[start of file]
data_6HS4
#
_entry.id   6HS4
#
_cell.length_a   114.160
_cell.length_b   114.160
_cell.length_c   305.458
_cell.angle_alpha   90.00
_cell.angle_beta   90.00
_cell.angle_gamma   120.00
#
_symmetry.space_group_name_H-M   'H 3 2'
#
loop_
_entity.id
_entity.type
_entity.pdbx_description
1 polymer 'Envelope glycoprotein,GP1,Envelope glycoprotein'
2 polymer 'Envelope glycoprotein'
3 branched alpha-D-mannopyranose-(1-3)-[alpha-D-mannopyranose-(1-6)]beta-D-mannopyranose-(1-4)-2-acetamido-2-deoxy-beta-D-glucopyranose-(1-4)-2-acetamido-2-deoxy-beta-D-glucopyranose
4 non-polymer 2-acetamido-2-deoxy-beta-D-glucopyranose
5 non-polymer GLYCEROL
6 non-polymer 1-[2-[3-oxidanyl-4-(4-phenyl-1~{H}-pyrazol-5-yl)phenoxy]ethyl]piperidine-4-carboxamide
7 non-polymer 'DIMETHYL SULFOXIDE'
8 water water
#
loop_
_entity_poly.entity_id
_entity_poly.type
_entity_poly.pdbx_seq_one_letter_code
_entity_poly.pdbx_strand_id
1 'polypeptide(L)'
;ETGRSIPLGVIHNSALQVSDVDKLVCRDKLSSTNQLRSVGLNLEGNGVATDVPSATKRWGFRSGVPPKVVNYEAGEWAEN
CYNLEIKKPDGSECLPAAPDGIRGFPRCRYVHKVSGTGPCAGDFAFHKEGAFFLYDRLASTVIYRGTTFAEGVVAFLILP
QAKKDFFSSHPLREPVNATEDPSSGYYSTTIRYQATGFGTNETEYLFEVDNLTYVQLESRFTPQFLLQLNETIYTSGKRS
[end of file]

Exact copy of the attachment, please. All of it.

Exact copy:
data_6HS4
#
_entry.id   6HS4
#
_cell.length_a   114.160
_cell.length_b   114.160
_cell.length_c   305.458
_cell.angle_alpha   90.00
_cell.angle_beta   90.00
_cell.angle_gamma   120.00
#
_symmetry.space_group_name_H-M   'H 3 2'
#
loop_
_entity.id
_entity.type
_entity.pdbx_description
1 polymer 'Envelope glycoprotein,GP1,Envelope glycoprotein'
2 polymer 'Envelope glycoprotein'
3 branched alpha-D-mannopyranose-(1-3)-[alpha-D-mannopyranose-(1-6)]beta-D-mannopyranose-(1-4)-2-acetamido-2-deoxy-beta-D-glucopyranose-(1-4)-2-acetamido-2-deoxy-beta-D-glucopyranose
4 non-polymer 2-acetamido-2-deoxy-beta-D-glucopyranose
5 non-polymer GLYCEROL
6 non-polymer 1-[2-[3-oxidanyl-4-(4-phenyl-1~{H}-pyrazol-5-yl)phenoxy]ethyl]piperidine-4-carboxamide
7 non-polymer 'DIMETHYL SULFOXIDE'
8 water water
#
loop_
_entity_poly.entity_id
_entity_poly.type
_entity_poly.pdbx_seq_one_letter_code
_entity_poly.pdbx_strand_id
1 'polypeptide(L)'
;ETGRSIPLGVIHNSALQVSDVDKLVCRDKLSSTNQLRSVGLNLEGNGVATDVPSATKRWGFRSGVPPKVVNYEAGEWAEN
CYNLEIKKPDGSECLPAAPDGIRGFPRCRYVHKVSGTGPCAGDFAFHKEGAFFLYDRLASTVIYRGTTFAEGVVAFLILP
QAKKDFFSSHPLREPVNATEDPSSGYYSTTIRYQATGFGTNETEYLFEVDNLTYVQLESRFTPQFLLQLNETIYTSGKRS